WEMF Festival Report
WEMF is definitely a name that goes far back into Canadian Electronic history. It’s one of the events that signals the waning of summer, but always ends it with a bang. In its second year of resurrection, has had a chance to return in full force to a bit of its former glory (aided in no small part by the popularity of all forms of bass music). Our Salacious crew loaded up the car and started the journey to South Algonquin in the dead of night; it’s a long drive, but the transition from city to forest only helped build the anticipation. There’s nothing quite like a change in scenery to feel like you’re going into another world just for the strange state of un-reality that is any festival.
The Friday of WEMF was a slow day for some travellers, who got caught in lines overwhelmed by sheer numbers picking up wristbands (which looked and felt awesome on our wrists — cloth bands go a long way for comfort and appeal!) and having cars checked as quickly and thoroughly as possible. Getting in was a well-run process, but an army of ravers appearing at one place at one time can make anything slow down. We managed to get into the festival relatively quickly after checking into our hotel (we suck at roughing it) and helped some WEMF-ers set up their tents (they’re great at roughing it) before checking out the music that was just starting to float through the air.
We showed up to catch Dr. Ozi, Toronto Natives, who charmed the crowds that had made their way to the stages with bass-y sounds that were a great warm-up for the long nights to come.
We also managed to catch Course of Time resident Mr. Charlton, spinning an extremely funky tech house set.
And visited our friend Charlie Darker in the Center Camp tent, who packed out the intimate, very well-equipped locals stage.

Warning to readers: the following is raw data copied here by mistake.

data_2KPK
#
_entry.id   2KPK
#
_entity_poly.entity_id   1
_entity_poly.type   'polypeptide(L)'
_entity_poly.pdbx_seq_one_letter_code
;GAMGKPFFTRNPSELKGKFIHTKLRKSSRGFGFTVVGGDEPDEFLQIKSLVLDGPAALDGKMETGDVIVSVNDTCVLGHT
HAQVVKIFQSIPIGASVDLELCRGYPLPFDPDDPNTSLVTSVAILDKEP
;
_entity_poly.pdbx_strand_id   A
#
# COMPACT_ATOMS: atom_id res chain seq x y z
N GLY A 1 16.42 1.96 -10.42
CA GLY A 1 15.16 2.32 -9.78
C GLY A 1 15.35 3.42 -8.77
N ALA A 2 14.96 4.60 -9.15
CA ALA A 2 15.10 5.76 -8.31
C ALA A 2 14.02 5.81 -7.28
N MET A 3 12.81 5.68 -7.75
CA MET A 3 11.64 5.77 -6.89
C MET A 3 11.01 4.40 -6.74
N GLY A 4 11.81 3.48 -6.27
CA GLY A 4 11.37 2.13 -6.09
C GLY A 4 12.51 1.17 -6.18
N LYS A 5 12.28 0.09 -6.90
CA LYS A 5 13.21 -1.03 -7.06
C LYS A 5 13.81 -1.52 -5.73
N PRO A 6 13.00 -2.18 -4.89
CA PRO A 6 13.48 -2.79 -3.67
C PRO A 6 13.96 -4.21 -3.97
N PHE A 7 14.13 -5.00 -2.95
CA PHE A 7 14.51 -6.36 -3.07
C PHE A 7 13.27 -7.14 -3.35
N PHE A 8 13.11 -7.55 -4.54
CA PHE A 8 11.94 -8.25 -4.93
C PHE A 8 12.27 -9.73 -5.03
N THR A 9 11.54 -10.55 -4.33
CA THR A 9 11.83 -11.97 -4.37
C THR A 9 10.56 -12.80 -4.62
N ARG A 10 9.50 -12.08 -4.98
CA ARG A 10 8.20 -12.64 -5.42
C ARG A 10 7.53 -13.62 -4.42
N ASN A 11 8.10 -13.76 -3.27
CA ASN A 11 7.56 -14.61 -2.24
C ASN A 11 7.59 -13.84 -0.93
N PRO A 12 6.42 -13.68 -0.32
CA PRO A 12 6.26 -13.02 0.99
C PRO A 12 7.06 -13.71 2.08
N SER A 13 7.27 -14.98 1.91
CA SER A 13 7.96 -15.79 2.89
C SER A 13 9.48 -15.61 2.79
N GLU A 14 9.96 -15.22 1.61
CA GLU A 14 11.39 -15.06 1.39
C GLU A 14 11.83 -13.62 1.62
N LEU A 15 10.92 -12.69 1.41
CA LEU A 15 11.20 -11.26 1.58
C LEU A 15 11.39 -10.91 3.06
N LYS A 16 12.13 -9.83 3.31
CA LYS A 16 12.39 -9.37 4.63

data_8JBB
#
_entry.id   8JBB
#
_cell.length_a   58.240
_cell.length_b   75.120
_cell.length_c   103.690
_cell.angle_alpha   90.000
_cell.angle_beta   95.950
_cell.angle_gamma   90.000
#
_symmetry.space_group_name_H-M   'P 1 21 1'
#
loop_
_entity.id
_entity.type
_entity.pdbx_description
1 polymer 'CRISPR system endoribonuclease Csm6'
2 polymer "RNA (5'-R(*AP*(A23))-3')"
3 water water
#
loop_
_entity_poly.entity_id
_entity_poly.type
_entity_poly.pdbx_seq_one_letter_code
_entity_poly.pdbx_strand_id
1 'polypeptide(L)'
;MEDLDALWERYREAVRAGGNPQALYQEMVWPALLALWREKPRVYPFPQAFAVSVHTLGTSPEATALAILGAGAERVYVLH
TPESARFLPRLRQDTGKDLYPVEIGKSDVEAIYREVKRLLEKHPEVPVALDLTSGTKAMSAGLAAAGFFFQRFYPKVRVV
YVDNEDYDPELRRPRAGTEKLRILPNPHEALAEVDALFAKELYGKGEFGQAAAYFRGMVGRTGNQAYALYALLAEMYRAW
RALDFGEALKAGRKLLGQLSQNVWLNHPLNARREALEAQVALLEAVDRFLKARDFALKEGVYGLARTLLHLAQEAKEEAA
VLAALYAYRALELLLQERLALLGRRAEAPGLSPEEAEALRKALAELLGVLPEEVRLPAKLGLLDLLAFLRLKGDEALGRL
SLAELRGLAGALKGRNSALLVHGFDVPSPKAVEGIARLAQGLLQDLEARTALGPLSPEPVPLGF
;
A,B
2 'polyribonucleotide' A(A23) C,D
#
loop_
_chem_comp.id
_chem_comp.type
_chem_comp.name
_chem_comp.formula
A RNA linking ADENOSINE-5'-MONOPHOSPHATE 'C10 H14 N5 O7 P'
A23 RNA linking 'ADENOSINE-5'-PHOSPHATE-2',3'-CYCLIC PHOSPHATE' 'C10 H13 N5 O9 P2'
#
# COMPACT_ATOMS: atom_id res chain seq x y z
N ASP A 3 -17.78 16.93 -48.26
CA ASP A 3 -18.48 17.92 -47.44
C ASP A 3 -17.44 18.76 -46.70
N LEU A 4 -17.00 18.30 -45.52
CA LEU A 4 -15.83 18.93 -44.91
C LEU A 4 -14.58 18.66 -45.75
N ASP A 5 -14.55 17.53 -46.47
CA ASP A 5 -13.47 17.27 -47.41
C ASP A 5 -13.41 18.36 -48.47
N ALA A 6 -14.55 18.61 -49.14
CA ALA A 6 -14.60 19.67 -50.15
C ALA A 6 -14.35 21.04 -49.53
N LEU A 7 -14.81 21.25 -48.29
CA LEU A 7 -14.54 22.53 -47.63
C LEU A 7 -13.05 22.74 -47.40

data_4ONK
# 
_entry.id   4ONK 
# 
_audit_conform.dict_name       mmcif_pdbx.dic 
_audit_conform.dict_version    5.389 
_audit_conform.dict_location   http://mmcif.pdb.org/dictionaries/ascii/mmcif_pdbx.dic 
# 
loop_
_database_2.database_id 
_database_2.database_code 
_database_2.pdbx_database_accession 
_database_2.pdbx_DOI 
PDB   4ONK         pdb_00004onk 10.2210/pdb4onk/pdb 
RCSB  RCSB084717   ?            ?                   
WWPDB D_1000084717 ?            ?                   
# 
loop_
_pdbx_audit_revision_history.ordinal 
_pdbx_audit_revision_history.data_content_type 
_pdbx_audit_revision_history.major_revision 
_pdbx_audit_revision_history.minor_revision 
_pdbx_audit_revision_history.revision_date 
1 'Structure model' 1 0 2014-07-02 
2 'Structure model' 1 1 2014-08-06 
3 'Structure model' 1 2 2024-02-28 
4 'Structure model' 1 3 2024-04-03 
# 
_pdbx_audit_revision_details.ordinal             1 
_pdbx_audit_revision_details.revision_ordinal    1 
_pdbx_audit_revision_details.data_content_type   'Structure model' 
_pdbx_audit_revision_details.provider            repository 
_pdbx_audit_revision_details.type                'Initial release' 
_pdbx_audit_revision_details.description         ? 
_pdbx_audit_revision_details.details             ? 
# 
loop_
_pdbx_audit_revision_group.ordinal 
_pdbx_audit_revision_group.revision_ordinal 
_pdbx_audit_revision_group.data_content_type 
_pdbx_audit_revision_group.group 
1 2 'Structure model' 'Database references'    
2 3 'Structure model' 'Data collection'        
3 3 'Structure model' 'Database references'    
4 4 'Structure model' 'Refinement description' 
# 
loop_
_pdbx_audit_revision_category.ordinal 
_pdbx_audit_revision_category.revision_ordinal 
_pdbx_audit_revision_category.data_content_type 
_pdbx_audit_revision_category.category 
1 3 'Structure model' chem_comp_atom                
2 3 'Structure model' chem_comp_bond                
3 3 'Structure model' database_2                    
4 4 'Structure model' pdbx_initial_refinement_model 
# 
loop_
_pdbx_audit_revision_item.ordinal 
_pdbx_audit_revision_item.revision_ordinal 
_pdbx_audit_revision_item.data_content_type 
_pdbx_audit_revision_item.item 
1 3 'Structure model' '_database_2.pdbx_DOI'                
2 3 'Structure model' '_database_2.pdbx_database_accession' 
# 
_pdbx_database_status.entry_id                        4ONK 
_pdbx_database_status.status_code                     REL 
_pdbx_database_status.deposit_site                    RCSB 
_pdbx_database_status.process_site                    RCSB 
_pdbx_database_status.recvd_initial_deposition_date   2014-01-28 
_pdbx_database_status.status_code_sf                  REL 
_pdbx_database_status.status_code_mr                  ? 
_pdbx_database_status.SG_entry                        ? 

12th Planet brought his trademark energy to the crowds, lifting spirits in the cold weather and forcing us all on our feet to dance. He provided one of the highlights of the night during his sunset set: the theme to the Fresh Prince of Bel Air over a dubstep bassline. I don’t quite know what to say, other than this is a story all about how WEMF got flipped-turned upside down. Awful jokes aside, his set featured the start of some great stage production at the Tower of Destiny. Projection mapping has come a long way, and the light show provided by some scaffolding and fabric stretched in layers was nothing less than dazzling. It’s this sort of large-scale production that there needs to be more of at electronic festivals; it’s easy to see and looks great from any angle or distance, giving everyone in the crowd an equal level of enjoyment from the set.
Keys & Krates, one of the only live bands at the event, layered samples and instrumentals to build a roaring flow of music that washed over the crowd in waves, sending out some major breezy, positive vibes. They left the crowd feeling good and ready for more. The Time Stage was well suited for acts like this; lower to the ground than the Tower of Destiny, it let the crowd get a bit more personal with the musician while still packing a heavy punch with some great lighting and smoke effects.
And Boy, did WEMF deliver. Over at the Tower, Datsik and hometown favourites Zeds Dead played back to back sets, while Thomas Gold brought up the energy and Wolfgang Gartner brought the house down with some major electro.
All musicians were strong contenders for some of the most fun sets of the festival, but I’m going to say that hearing Illmerica live next to Prime time of Your Life and Music Sounds Better With You made Cal and I absolutely throw down. Literally. I think we lost a good pair of sunglasses.
Day two was surprisingly relaxed during the day, but that seems to be a by-product of WEMF itself. It’s a festival of open spaces, where dedicated electronic lovers come from all around just to have a good time. It helps when there’s a good amount of Toronto representation in a Canadian event; Warrior Music, The Supermaniak, Hydee, and The Killabits each had a turn at the Tower of Destiny, keeping the Bassmentality crews going throughout the day and straight into the night.